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Can the select committees please start working?

How should MPs behave in Parliament?

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Select committees should be able to do their part even if a parliamentary session is over, says WH Cheng

Last year, the Dewan Rakyat Speaker, Mohamad Arif Md Yusof, announced the establishment of six new parliamentary select committees to provide oversight on the federal government’s budget, appointments and other activities.

The six subject areas were consideration of bills, budget, home affairs and defence, rights and gender equality, federal-state relations and major public appointments.

At the beginning of this year, the speaker also informed the public that more select committees would also be established in the next sitting, which has already begun.

But we have not seen any of these select committees commencing their responsibilities right after their establishments were announced last year. We wonder if the MPs who are sitting in these select committees know exactly what they should kickstart, when and where or are they really aware of what oversight activities they should undertake.

The Public Service Department and the Ministry of Finance have been tasked with providing whatever support possible for these select committees to commence working on their respective portfolios. These include financial allocations and the provision of research assistants for these committees.

The question here is, are these select committees allowed to meet when the parliamentary session is not in place? The answer in general under a Westminster system is yes.

These select committees should be able to do their part even if a parliamentary session is over. They serve as oversight bodies, calling ministers or any senior civil servants for questioning over their activities, appointments, budgets or any other projects which require scrutiny.

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Apart from this, select committees are also tasked with organising public hearings or inquiries on policies or their implementation that is of public interest.

The reports and recommendations of these select committees are then to be tabled in the next parliamentary session for debate or any other action possible in order to rework-realign, amend or abolish the policies or their implementation in the best interests of our nation and the people.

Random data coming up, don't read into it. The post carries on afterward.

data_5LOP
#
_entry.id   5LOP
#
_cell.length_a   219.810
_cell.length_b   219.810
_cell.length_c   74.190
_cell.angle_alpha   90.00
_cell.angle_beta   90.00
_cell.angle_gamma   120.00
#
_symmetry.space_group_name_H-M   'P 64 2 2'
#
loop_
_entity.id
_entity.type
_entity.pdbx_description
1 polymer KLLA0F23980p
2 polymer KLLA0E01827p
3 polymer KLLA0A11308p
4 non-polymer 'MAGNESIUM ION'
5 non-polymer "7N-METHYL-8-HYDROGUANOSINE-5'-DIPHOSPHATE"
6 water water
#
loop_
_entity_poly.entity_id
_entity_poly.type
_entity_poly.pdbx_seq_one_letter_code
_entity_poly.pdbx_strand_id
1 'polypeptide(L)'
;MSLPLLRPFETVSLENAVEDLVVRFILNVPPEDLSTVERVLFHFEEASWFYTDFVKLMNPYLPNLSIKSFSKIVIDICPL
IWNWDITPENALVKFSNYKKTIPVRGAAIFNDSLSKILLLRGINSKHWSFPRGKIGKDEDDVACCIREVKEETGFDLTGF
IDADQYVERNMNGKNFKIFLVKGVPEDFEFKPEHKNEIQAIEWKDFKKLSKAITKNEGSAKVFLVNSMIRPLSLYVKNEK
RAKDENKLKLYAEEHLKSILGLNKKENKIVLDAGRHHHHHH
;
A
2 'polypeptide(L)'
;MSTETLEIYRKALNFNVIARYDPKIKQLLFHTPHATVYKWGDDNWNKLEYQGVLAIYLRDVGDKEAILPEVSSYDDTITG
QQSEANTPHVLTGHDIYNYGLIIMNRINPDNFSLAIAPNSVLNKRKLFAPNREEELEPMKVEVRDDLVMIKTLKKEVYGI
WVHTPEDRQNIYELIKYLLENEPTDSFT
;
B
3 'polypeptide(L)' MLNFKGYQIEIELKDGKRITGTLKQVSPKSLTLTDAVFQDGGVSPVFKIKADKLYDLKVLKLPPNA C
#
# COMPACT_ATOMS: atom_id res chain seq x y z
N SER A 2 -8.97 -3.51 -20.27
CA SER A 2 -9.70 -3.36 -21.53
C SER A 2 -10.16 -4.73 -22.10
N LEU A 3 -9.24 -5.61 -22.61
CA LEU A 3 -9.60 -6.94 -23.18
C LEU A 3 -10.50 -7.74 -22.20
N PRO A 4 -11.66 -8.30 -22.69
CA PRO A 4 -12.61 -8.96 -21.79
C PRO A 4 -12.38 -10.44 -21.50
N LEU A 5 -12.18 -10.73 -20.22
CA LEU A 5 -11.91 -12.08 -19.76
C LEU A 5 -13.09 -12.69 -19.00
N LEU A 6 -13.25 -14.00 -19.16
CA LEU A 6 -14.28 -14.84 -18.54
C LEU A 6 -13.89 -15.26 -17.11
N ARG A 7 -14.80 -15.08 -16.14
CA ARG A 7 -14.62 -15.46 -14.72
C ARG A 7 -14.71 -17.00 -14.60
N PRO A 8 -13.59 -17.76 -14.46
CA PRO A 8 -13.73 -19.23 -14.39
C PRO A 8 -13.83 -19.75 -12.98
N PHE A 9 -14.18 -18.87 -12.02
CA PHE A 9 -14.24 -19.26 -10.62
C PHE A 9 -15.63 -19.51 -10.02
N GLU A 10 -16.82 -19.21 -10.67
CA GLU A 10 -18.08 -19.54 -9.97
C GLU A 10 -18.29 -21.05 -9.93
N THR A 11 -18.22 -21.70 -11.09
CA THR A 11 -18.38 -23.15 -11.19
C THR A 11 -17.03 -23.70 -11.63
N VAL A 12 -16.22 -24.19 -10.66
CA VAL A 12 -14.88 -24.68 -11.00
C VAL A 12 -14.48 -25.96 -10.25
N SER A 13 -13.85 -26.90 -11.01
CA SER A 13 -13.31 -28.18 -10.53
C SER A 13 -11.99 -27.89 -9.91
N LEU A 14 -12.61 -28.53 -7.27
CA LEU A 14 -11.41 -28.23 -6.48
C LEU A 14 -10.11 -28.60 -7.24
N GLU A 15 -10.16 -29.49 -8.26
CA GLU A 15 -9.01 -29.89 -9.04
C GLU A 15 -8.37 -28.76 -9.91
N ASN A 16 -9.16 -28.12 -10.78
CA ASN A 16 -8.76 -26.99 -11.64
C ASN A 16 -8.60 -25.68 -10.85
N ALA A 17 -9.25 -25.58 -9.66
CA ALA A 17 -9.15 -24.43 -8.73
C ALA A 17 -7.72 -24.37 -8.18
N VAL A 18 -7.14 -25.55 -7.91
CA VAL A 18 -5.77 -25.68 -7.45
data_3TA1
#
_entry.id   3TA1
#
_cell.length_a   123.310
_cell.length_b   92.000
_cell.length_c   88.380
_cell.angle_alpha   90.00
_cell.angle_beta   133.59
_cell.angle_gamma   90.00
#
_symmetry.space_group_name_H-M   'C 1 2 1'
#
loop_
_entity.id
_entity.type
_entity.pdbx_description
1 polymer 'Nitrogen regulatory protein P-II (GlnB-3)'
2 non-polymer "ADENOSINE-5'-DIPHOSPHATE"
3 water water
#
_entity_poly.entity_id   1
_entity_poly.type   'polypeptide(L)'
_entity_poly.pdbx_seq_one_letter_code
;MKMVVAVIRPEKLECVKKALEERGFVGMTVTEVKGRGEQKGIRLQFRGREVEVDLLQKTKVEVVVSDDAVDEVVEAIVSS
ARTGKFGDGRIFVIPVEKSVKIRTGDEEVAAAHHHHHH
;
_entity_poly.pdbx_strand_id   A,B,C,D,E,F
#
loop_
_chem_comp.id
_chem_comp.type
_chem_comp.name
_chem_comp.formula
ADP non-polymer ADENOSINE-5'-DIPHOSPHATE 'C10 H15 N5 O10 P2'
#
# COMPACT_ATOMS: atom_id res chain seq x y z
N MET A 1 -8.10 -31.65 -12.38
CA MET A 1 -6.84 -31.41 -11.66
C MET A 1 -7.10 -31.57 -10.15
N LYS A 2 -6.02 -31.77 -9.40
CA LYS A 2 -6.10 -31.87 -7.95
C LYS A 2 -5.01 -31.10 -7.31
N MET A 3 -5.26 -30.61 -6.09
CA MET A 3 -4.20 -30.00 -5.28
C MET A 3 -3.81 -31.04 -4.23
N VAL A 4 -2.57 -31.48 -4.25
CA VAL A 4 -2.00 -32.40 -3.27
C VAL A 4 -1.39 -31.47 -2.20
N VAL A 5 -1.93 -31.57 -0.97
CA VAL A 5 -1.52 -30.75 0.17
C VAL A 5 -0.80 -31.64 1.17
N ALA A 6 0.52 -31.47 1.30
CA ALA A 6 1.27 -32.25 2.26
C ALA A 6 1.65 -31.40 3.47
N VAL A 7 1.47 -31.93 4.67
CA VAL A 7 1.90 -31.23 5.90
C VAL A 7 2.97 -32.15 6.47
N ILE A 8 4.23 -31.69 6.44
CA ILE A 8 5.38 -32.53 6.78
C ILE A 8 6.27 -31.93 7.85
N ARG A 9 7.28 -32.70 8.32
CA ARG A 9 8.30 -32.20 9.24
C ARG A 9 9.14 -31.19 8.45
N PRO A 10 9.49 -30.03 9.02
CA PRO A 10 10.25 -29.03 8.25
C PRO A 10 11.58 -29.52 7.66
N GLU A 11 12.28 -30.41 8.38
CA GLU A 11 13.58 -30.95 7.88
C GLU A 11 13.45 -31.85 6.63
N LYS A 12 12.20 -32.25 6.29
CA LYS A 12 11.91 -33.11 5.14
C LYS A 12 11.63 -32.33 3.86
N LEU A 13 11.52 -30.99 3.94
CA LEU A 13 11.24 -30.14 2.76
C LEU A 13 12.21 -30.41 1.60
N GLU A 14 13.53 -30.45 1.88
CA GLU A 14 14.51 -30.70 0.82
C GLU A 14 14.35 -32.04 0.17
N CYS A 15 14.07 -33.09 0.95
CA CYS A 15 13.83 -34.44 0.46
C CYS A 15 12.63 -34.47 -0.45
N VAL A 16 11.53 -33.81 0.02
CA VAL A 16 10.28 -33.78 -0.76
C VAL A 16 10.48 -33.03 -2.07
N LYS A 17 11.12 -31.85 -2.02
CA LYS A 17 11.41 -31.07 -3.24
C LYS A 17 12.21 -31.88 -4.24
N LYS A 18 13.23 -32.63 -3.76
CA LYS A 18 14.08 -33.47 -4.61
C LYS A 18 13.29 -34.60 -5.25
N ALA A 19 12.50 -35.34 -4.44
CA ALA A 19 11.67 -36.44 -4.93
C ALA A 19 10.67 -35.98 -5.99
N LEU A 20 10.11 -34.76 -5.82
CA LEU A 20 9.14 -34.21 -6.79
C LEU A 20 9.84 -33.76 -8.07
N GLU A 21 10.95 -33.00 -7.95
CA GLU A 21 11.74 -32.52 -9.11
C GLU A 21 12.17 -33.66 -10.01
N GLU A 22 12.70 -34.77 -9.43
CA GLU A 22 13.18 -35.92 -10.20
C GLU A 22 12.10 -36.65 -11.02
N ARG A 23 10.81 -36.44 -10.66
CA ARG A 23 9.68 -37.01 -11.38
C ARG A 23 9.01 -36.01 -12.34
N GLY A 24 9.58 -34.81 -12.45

We hope these select committees can commence their work immediately instead of being asked to do so. All ministries and government agencies should give their utmost support to them to ensure accountability, transparency and competency under the new leadership to stem out corruption, abuse of power and mismanagement within the administration.

The speaker, together with the Parliamentary Caucus on Reform and Governance currently chaired by Anwar Ibrahim, should work towards reviving the Parliamentary Services Act – which was abolished by the previous ruling Barisan Nasional – in order to take the parliamentary system out from the control of the executive. The administration of Parliament is currently under the jurisdiction of the Prime Minister’s Department.

It is important to transform Parliament into a neutral entity in order to strengthen its role in providing checks and balances on the government.

Parliamentary reforms at the federal level will also set a precedent for state legislative assemblies in all states to begin with their reforms as well.

Such reforms should be enhanced and expedited to ensure other reforms within the government can go through smoothly.

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Source: Inter-Research and Studies (Iras)

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